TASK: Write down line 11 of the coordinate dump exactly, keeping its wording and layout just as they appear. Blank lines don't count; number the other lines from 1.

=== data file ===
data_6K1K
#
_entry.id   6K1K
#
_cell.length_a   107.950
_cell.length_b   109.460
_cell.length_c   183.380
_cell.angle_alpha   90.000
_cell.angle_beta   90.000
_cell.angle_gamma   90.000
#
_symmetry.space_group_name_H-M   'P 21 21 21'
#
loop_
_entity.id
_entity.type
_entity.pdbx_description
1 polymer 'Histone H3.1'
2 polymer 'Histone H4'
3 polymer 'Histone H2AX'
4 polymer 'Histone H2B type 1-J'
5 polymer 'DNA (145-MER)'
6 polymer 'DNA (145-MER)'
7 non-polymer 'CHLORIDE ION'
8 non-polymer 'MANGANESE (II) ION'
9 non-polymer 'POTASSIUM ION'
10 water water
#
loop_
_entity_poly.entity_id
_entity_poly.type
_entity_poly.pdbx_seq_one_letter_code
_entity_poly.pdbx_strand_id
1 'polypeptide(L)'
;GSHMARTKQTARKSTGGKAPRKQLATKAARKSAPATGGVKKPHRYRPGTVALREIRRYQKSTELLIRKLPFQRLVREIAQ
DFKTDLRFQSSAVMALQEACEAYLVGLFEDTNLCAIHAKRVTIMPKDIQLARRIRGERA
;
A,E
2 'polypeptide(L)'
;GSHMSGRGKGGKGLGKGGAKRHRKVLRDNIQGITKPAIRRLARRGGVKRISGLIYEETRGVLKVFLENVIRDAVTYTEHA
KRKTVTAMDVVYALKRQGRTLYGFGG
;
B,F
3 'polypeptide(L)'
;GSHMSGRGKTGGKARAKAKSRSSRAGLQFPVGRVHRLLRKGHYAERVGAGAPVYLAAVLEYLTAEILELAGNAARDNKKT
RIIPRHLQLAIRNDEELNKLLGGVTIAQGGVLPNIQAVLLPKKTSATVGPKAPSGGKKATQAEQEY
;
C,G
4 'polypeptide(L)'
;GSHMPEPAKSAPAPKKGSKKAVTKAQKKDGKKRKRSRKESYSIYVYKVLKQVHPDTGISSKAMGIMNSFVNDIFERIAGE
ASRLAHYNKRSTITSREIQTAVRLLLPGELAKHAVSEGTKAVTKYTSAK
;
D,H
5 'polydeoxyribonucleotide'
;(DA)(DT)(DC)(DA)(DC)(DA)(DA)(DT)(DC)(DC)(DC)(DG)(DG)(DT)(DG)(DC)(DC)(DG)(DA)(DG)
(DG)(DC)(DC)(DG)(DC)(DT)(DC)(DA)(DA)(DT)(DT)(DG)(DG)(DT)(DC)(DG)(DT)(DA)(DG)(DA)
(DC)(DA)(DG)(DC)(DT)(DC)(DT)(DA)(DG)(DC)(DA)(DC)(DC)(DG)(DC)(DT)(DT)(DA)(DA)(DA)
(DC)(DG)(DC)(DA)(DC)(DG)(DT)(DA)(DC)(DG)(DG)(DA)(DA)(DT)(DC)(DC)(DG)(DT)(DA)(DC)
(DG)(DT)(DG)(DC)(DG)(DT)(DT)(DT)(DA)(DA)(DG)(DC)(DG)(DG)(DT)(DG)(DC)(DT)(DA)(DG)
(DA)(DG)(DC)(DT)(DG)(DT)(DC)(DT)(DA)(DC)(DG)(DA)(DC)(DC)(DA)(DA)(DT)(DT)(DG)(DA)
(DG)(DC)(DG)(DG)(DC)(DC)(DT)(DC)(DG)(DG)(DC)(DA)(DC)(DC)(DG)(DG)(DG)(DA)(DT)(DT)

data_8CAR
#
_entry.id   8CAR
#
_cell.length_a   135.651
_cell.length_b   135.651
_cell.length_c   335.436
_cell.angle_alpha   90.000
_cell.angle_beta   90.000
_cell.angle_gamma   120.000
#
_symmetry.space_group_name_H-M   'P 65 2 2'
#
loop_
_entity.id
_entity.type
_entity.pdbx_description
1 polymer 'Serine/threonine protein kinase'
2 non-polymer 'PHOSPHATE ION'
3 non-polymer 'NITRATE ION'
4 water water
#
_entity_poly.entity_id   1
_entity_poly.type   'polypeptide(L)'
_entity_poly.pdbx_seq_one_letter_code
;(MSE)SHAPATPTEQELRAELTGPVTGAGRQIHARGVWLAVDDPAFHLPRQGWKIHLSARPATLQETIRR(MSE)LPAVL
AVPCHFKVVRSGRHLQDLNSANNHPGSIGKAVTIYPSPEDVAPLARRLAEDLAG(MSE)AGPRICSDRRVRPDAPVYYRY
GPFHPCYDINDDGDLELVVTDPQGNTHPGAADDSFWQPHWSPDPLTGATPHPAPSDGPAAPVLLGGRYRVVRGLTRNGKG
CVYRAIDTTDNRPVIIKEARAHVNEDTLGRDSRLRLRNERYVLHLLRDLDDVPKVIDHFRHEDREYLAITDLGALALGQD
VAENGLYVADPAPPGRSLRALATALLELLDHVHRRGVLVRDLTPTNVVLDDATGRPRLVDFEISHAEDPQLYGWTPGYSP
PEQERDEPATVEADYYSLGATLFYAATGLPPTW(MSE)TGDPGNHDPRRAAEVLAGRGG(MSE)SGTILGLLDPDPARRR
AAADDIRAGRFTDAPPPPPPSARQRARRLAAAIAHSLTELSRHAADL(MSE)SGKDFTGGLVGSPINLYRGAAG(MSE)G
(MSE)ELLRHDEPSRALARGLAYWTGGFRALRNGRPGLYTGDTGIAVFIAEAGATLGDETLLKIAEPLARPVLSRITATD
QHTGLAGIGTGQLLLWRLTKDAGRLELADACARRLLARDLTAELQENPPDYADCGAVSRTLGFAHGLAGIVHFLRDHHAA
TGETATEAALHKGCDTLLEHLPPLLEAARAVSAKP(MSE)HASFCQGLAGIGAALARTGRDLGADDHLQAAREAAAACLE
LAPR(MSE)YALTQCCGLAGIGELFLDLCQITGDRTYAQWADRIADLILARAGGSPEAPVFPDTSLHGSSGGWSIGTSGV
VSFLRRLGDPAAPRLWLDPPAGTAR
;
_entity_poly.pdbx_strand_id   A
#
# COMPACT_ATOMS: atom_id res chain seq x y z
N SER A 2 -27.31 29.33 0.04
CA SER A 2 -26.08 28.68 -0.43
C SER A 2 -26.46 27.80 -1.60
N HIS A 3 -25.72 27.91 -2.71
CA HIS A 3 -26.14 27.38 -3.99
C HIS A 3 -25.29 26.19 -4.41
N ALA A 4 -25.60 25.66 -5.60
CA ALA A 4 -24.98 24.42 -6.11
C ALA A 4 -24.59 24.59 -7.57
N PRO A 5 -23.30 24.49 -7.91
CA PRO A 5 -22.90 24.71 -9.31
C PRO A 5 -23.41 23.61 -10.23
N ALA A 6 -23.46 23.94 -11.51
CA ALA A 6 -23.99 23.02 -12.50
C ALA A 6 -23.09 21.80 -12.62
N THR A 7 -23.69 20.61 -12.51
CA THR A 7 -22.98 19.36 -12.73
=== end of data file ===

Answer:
#